One of the purposes of this "Radio Free Ashburn" blog is to report on sports media. Which makes it discomforting for me to write of yet another death in the world of racing. It's never good to write of a life taken swiftly by tragic circumstances, and this is no different.
Sometime around 5:30 this evening, during a NHRA event in Elizabethtown, NJ--NHRA, meaning the National Hot Rod Association--there occurred a Funny Car qualifying heat. In that heat, Scott Kalitta (a 2-time Funny Car champion) had his car explode at the finish line. Normally, you would be able to deploy the chute in back of the car to slow the car down from speeds of close to 330 MPH.
Unfortunately, that wasn't the case here. What happened next, was (and is) uncomfortable to watch. Kalitta's car roared towards the retaining wall at the end of the track at what's been estimated to be around 280 to 300 MPH. Remember, no chute was deployed.
Scott Kalitta's death was confirmed at approximately 6:45 this evening. He was 46.
To ESPN's credit, they did not show this live. Instead, it was shown @ 7:00 tonight. The broadcast crew @ Elizabethtown, needless to say, was shaken. Certainly, no one wishes to be perceived as cold and heartless...and ESPN is no different.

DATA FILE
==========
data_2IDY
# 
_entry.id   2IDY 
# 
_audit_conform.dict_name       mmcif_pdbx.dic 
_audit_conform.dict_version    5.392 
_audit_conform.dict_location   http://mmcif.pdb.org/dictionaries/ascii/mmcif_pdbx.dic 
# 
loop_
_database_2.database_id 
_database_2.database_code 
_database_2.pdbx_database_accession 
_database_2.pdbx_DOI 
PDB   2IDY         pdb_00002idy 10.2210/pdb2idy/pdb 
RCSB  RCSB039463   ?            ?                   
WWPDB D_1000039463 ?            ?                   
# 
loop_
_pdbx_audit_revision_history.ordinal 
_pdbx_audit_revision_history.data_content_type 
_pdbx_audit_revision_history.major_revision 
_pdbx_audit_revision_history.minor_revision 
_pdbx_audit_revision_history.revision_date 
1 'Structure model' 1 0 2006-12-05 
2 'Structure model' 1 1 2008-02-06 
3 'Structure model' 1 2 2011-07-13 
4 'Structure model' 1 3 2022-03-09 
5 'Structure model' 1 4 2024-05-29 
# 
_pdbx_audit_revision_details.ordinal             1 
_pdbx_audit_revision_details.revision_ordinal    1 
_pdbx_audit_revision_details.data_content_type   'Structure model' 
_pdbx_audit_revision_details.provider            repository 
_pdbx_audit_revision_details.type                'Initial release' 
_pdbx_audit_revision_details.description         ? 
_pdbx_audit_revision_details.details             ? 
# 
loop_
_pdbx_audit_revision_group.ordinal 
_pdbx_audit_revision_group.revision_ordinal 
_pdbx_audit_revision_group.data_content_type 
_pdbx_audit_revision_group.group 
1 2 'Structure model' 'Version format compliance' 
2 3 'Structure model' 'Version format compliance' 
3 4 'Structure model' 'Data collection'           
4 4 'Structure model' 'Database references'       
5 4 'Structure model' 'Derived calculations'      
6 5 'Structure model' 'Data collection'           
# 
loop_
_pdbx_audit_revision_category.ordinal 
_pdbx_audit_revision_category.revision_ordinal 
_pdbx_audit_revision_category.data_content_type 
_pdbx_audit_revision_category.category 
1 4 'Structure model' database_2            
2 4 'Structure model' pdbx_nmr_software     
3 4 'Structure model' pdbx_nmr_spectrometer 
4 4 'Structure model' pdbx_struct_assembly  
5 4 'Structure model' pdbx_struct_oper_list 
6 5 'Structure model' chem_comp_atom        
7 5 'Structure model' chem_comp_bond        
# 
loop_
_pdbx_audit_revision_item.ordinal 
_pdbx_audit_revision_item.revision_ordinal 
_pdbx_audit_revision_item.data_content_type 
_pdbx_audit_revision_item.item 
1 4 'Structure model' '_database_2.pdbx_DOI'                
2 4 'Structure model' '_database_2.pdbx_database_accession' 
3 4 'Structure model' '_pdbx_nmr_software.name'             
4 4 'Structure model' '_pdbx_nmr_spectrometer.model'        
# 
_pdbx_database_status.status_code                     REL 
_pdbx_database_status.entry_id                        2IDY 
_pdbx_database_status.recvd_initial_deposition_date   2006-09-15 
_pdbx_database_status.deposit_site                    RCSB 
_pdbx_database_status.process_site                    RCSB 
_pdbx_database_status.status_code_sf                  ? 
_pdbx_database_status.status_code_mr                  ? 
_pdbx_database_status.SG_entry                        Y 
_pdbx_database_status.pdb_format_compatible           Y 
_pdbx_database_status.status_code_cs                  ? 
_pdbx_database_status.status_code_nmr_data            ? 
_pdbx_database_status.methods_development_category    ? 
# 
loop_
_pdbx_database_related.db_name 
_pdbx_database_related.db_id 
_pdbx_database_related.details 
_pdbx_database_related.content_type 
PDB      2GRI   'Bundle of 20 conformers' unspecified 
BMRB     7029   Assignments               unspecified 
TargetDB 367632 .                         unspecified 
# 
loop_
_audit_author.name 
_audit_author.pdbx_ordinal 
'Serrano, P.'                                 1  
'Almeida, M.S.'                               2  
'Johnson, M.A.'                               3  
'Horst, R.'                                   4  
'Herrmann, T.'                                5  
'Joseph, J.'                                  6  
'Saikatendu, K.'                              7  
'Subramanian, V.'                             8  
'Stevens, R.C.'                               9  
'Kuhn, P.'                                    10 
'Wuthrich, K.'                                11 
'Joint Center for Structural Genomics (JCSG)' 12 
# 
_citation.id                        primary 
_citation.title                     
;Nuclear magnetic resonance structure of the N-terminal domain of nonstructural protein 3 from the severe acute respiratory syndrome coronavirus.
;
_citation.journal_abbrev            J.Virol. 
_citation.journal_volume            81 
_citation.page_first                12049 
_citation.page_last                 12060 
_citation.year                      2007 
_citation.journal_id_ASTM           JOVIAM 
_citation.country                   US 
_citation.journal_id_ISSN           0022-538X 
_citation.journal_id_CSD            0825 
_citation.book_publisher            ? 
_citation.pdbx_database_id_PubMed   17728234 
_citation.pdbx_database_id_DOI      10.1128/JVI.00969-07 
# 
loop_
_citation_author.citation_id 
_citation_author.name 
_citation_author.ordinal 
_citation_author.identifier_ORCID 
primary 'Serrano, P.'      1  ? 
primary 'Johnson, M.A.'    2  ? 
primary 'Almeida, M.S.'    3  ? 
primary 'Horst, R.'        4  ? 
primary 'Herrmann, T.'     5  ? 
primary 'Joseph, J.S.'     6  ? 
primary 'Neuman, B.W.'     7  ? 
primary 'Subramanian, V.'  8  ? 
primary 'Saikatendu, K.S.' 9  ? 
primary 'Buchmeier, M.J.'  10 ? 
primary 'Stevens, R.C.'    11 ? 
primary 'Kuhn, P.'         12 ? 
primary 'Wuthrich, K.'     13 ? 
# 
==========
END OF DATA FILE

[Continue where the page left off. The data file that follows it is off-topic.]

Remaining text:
When you see this horrific tragedy tonight (during "Sportscenter" or elsewhere), there's something you should pay strict attention to. The crane where the camera that shows the angle of the dragsters coming head-on towards the viewer--located, ironically, near the retaining wall--sways at the moment of impact, like one of those bobbing ducks you get at a novelty store. I'm not trying to be funny saying that; it just seemed that way to me when I saw this.
Words fail me at this time, to try to describe my feelings about witnessing death by videotape. Call me morbid, but I had to see this for myself. I had to see why the chute doesn't deploy.
Now, the investigation begins as to what happened...